The very first meadow Mucci installed was a five-acre plot along Rte. 33, currently referred to as “the Gem of the Wilton Land Trust” by the current Land Trust President. Another of her meadows is enjoyed by locals and visitors alike in the center of downtown Wilton. As a Trustee of the Wilton Land Trust for 15 years, she sees pro bono work as important and useful in developing a professional reputation.
Mucci first experienced fodder fields and prairies while growing up in her native Minneapolis, and visiting her uncles who were farmers outside the city.
“Minnesota has a real reverence and history with its prairies. That’s how this got planted in my soul,” she said. “There are 9 of these ‘prairie remnants’ from 250 to well over 1,000 acres. People are almost reverential in protecting them. They’re beloved and often photographed.”
Today, along with her long-time crew, she does a lot of meadow restoration and installation work as well as helps homeowners design natural areas to support birds and bees. She has lectured at garden clubs, land trusts, and other organizations and has published articles over the years. She taught at NYBG for three years on organic lawns, weeds and, meadows, and has taught meadows for the OLC accreditation course.
A current project found her in Cold Spring, NY looking at a mugwort-ridden meadow that last year seemed hopeless, but this spring, with early intervention “is just glorious! We rescued the installed plants and they are lush, thriving and the owners are on the road to having their meadow back. I’m humbled by Mother Nature’s reaction when you work with her,” said Mucci. “We’re off to a great start on that property.”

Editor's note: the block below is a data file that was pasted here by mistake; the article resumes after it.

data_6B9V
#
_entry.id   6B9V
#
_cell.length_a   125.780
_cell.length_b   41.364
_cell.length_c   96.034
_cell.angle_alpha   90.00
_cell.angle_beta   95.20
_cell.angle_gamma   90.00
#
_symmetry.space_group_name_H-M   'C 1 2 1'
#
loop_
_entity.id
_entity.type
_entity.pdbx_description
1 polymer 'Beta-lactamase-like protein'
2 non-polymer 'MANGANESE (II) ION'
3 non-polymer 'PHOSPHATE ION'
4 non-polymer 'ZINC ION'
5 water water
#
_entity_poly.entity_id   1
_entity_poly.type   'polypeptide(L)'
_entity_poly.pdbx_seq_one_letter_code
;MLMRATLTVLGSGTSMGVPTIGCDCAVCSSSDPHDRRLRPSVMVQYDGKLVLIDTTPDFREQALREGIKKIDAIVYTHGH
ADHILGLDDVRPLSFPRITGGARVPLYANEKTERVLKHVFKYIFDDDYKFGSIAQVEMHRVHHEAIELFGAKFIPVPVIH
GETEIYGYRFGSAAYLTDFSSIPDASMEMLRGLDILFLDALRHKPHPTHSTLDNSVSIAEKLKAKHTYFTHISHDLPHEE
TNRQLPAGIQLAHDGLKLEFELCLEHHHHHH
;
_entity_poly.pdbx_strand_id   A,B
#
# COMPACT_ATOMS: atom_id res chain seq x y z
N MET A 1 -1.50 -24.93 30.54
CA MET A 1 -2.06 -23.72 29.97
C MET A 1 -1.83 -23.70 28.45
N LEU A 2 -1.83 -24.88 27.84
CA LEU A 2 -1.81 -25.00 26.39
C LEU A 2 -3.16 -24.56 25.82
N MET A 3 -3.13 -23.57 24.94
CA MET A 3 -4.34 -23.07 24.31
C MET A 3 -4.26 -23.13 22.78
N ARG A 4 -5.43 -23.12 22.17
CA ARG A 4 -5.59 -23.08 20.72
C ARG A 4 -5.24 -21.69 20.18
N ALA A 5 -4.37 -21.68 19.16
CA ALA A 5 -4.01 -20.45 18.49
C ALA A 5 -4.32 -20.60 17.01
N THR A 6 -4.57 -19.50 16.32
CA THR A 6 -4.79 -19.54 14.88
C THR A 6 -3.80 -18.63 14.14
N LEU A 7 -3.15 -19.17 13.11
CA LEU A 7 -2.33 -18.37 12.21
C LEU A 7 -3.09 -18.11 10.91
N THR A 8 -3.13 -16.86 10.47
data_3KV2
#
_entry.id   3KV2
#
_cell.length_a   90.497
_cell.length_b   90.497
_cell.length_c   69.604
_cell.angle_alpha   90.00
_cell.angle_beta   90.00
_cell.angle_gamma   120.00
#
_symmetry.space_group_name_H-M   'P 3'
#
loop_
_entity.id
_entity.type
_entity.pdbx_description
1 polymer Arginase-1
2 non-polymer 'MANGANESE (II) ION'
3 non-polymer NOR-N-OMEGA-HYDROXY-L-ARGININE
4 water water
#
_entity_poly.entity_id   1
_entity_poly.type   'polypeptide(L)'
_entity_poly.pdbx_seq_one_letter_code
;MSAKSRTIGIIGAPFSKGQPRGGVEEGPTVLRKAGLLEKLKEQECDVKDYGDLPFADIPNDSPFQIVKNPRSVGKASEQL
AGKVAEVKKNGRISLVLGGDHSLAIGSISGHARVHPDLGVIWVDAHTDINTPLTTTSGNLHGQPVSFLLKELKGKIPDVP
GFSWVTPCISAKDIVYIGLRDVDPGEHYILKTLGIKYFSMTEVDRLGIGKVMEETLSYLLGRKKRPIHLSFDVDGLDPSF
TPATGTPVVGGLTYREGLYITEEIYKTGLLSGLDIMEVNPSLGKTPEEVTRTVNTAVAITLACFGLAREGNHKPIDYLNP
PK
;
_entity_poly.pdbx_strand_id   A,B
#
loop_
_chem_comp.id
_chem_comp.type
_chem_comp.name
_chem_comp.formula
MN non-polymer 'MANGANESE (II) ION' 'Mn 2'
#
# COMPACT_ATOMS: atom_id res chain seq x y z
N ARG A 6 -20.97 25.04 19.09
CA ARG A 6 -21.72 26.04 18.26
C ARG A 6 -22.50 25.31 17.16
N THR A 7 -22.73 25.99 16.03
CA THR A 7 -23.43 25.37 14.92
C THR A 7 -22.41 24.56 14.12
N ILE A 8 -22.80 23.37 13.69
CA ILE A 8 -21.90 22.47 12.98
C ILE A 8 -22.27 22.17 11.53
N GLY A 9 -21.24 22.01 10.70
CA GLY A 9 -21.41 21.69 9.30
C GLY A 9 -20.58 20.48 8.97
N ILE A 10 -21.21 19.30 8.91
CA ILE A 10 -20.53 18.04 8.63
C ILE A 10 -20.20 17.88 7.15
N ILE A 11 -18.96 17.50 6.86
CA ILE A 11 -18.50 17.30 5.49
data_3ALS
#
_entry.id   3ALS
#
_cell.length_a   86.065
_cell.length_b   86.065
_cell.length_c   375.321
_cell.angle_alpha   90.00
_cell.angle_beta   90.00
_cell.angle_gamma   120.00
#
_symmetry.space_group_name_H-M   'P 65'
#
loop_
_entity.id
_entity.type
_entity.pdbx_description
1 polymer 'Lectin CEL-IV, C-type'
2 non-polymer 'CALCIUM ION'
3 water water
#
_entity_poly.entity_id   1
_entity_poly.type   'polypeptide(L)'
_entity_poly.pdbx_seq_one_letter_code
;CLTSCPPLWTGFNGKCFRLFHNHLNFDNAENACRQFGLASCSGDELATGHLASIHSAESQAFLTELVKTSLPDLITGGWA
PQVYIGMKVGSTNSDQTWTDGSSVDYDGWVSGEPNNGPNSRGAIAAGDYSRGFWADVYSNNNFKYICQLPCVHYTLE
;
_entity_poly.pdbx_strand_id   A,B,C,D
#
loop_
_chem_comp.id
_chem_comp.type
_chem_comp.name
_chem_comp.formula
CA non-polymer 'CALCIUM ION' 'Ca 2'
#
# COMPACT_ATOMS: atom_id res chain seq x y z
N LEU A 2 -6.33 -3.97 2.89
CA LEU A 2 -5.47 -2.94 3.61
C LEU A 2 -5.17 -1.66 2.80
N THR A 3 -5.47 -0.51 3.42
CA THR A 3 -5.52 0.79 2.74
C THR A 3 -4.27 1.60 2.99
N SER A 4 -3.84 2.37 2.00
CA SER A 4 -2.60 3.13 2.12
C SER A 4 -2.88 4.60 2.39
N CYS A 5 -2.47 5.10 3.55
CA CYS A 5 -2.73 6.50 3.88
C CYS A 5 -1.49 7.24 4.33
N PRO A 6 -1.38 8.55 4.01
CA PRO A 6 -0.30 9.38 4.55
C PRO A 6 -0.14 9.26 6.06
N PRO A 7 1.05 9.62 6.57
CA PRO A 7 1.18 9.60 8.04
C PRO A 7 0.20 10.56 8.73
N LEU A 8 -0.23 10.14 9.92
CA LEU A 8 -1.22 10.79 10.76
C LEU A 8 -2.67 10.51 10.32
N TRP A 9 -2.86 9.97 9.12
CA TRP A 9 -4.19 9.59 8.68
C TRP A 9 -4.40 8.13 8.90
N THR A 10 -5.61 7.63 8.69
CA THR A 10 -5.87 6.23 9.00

It was over a decade ago when Mucci first called CT NOFA to inquire about OLC, and she shared her reaction when then-executive director Bill Duesing answered the phone.
“I was surprised that not only did a human being answer the phone, but that one of my long time heroes picked it up . . . this put NOFA even higher on my radar as a great organization,” said Mucci, who earned her NOFA accreditation in 2007 (CT course).
“It was my connection with NOFA at that time that made me realize the chemicals we were using rather indiscriminately in my previous job were careless about the future. I knew there had to be a more responsible way,” said Mucci, who started her own business during the economic downturn of 2009 and was delighted to find so many people interested in organic landscaping and ecological design. So far each year has been more successful than the previous one.
“It turns out that once you install a meadow for someone, you often are asked to maintain their meadow; and as the trust grows over time they give me other parts of their properties that need care such as grooming woodlands and consulting on whole property care.”
Mucci feels blessed to have work that utilizes her communication skills and sharing her passion for native meadows.
“I often form friendships with the people who are my clients. There is a trust that develops. When I do a meadow project it is a process that goes on for several years, and I’m there on a regular basis. Each meadow is totally unique as no two parcels of land are identical; this makes one’s meadow very personal. It is an evolving process and always beautiful!”
For more information, contact Teresa Mucci at firstname.lastname@example.org.